You're right and I'm pretty sure at least 99.9% of businesses operate this way. However, I'm also a type of business, and I don't charge the highest price that would allow me the most profit. Instead I charge what I think is a fair price to customers that allows me to live my modest life.

So as far as philosophy and approach, I definitely wouldn't operate in the same way as described in the OP. However, I have no idea whether needs to sell the lens at this price to afford making it. Maybe they do? I'm guessing they can afford to sell it for a lower price, but that's just a guess.

slimandy Forum Pro • Posts: 17,133
Re: Nikon's pricing is pretty smart

hypercore360 wrote:

slimandy wrote:

On the other hand they might annoy loyal users who feel they are being taken for a ride. Those users might start to look more seriously at other manufacturers such as Sigma. Still, that's good for the consumer. Competition.

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Slimandy,

I believe your're an old dog around these parts, and would expect a better understanding than what you just said above... Business is not interested in what is "good for the consumer"... where do you get that sort of pie-in-the-sky nonsense. Business is there to make profit. The pro and a lot of wannabees (I include myself in that category) are not looking to "other manufacturers", although I will say Sigma have improved on some of their latest offerings, but only as of late.

The O.P. is spot on.

I know he's spot-on. I'm just pointing out they need to tread carefully because the competition offer viable alternatives.

And I'm not suggesting competition is good for the manufacturers; I'm suggesting it is good for the consumers (us).

If you are not looking at the competition that's your loss, but it does make you Nikon's ideal customer and that's what helps them charge a premium price.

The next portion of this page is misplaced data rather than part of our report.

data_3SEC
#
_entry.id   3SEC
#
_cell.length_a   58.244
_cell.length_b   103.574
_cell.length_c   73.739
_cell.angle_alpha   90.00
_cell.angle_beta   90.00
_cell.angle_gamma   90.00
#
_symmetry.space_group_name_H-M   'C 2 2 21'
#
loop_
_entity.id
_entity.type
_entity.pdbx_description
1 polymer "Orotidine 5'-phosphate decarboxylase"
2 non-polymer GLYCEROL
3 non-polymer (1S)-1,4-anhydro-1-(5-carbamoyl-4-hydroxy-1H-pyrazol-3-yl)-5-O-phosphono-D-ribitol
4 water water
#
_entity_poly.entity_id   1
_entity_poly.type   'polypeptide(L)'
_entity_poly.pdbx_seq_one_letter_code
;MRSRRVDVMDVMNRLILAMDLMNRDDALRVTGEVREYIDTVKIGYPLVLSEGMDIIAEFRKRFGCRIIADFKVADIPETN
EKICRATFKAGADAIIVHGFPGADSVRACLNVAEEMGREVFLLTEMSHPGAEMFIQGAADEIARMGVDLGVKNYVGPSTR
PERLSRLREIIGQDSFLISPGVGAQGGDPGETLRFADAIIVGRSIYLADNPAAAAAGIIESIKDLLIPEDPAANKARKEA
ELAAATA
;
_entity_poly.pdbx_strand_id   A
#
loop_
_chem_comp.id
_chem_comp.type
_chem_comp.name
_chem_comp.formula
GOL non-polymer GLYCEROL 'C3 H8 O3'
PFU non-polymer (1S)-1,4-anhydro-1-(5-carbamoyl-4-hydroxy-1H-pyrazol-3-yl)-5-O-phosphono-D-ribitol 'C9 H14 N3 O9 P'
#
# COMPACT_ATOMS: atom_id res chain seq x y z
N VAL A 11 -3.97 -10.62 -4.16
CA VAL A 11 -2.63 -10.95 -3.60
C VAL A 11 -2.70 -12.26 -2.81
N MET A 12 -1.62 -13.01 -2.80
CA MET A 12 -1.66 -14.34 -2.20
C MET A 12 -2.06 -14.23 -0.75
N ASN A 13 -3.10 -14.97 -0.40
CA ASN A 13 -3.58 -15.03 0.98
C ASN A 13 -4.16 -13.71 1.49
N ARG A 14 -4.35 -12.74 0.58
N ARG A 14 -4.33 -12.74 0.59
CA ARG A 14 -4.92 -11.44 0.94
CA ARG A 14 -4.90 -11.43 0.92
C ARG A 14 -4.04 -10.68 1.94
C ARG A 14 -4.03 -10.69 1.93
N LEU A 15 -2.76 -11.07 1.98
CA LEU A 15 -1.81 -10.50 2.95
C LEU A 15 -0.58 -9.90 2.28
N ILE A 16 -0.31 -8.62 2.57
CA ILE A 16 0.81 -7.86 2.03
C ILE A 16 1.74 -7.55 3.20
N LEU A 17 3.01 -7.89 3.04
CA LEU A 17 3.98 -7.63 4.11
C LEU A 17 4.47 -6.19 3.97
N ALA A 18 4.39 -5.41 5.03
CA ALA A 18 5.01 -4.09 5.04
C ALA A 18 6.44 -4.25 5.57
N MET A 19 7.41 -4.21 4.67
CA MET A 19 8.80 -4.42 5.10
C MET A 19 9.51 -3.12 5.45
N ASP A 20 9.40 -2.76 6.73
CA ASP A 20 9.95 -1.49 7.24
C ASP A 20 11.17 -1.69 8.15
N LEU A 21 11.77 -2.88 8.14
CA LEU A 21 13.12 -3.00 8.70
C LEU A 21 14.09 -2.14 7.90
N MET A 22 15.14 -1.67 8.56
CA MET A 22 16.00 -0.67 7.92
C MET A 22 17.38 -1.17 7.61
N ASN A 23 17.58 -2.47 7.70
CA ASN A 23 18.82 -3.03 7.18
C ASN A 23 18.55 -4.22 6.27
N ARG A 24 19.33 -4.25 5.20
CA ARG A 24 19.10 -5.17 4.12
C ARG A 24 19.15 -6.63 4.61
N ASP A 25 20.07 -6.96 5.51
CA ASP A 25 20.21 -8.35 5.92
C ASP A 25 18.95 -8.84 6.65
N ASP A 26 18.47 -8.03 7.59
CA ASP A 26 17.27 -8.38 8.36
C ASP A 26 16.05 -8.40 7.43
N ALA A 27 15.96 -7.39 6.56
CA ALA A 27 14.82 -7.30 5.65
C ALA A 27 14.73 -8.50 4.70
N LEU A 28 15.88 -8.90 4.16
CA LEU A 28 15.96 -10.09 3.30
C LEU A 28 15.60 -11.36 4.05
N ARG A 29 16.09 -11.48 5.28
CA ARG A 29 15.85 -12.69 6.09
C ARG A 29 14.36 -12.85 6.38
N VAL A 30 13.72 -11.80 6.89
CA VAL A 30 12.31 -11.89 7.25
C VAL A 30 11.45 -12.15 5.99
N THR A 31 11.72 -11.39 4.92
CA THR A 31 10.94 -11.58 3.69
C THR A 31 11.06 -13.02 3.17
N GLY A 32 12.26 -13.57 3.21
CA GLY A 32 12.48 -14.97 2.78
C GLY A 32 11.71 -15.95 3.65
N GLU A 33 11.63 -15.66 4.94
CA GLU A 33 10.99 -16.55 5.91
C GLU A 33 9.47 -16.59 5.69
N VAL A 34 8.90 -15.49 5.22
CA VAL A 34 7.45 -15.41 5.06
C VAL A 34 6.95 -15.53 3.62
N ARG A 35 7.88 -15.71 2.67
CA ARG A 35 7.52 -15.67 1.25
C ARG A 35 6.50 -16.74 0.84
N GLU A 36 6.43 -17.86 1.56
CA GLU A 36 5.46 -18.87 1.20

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slimandy Forum Pro • Posts: 17,133
Re: Nikon's pricing is pretty smart

rudyr wrote:

I don't think it makes sense to compare an end-of-life product's inventory clear-out price vs. the price of a brand new product with newer technology and enhancements. If you really want to compare them, take the original 80-400's debut price and adjust it with inflation to today's dollars. I suspect the price differential isn't nearly as extreme as you make it out to be.

That would just prove they have always charged too much for new procucts. I think it does make sense to compare the price we could have bought the lens for over the past few years (not just the clear-our price) to what we'd have to pay now for the newer version. According to camera price buster the cost of this lens in the UK 2 years ago in march 2011 was £950. I has hovered around £1000 for some time.

I'm sure some people will pay a 150% premium for improved IQ and VR but many more will not.

I won't.

Leonard Shepherd wrote:

There is a difference between initially pricing high and increasing the suggested prize by 62% for a lens upgrade, as has happened in the UK.

The lowest official import UK street price for the current 80-400 is £1,000. The initial price for the new 80-400 is almost 150% higher at £2,450.

I do not think you can blame UK customers if they feel this size price hike is anything but smart.

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Leonard Shepherd
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Eyvind Regular Member • Posts: 214
Re: Nikon's pricing is pretty smart